[Ads-l] premature(ly) anti-fascist

Ben Zimmer bgzimmer at GMAIL.COM
Tue Jun 2 00:56:25 UTC 2020

"Premature anti-fascist" and "prematurely anti-fascist" are terms that were
associated with Americans who fought in the Spanish Civil War's Lincoln
Brigade, allied with the Republican side against Franco. Conventional
wisdom has it that various government authorities labeled Lincoln Brigade
vets as "premature anti-fascists" as a kind of bureaucratic euphemism for
"communists." In their book "In Denial: Historians, Communism and
Espionage," John Earl Haynes and Harvey Klehr dispute this, arguing that
there is no contemporary evidence that authorities used this label.


But some of the early evidence now available via the newspaper databases
suggests it really was officialese used against Spanish Civil War vets, and
not just a kind of sardonic self-identification as Haynes and Klehr implied
-- see esp. the May 25, 1943 example below.

* prematurely anti-fascist

Daily Worker, Apr. 19, 1943, p. 4, col. 8 [ProQuest]
"National Leaders Honor Foreign-Born Defenders"
[Rep. Vito] Marcantonio also sharply warned against the use of deportation
and naturalization laws to persecute men like Harry Bridges. "... to
persecute people, whose only crime is that they were prematurely
anti-fascist, and are still militantly anti-fascist. I refer to men like
Harry Bridges."
Gazette and Daily (York, Pa.), May 25, 1943, p. 2, col. 3
"Army Still Discriminates Against Early Hitler Fighters"
PM presents facts that show someone in the Army is ignoring a definite War
Department policy of not discriminating against Americans who served with
the Loyalists in the Spanish Civil War. [...] Some officers have traveled
specially to Washington and were told little except perhaps this: "He was
prematurely anti-Fascist." (Spanish War veteran.)

* premature anti-fascist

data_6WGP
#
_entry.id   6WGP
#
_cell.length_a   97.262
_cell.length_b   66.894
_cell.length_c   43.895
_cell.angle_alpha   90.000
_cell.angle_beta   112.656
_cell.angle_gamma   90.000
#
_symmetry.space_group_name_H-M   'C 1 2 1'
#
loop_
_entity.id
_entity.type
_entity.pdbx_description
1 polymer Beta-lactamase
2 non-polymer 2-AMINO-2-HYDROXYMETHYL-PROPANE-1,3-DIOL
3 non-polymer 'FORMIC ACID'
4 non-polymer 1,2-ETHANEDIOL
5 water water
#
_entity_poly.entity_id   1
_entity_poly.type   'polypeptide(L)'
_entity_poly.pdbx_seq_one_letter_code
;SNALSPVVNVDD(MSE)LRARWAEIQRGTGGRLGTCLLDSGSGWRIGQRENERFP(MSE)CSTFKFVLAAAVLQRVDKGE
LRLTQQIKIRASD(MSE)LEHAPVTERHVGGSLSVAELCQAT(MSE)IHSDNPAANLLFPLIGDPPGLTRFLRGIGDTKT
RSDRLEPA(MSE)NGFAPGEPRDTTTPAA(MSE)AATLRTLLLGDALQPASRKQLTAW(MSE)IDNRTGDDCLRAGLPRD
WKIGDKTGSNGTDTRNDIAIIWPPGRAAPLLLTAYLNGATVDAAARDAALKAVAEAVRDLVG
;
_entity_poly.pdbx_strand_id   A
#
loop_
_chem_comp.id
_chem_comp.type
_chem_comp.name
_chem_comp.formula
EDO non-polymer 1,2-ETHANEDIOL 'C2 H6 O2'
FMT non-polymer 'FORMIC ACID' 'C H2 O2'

Courier-Journal (Lexington, Ky.), May 16, 1943, section 3, p. 2, col. 5
Frederick L. Schuman, "The House's Star Chamber"
If it chooses to do so, Congress may (subject to correction by the Supreme
Court as to the constitutionality of such action) enact legislation barring
from federal posts all premature anti-Fascists and all person who have
urged Soviet-American co-operation, supported the Spanish Republic,
criticised the profit system or collaborated with organizations designated
by the Dies committee or by the Attorney General as "front organizations."
[...] The accused were charged not with aiding the enemies of the United
States but with supporting its allies and with condemning its enemies
prematurely and in bad company.
Gazette and Daily (York, Pa.), June 26, 1943, p. 10, col. 1
"Premature Anti-Fascists" (masthead editorial)
The other day we noticed a phrase that has been recurring to our mind every
now and then since we first read it. "Premature anti-fascists" were the
words and it was applied to persons who recognized the Nazis and fascists
for what they were before a great many of their fellow citizens understood
the seriousness of fascism to the future well-being of all free peoples.
This phrase was used as a term of reflection upon the persons so called, as
though they were to be censured for their intelligence and their ability to
know something bad when they saw it. [...]
These three men [sc. William E. Dodd Jr., Goodwin B. Watson, and Robert
Morss Lovett] who have been hounded and persecuted by the Dies Committee
and whom the Kerr Committee of the Lower House of Congress, to its
everlasting shame, recommended be dropped from governmental payrolls,
certainly do answer the description "premature anti-fascists."


The American Dialect Society - http://www.americandialect.org

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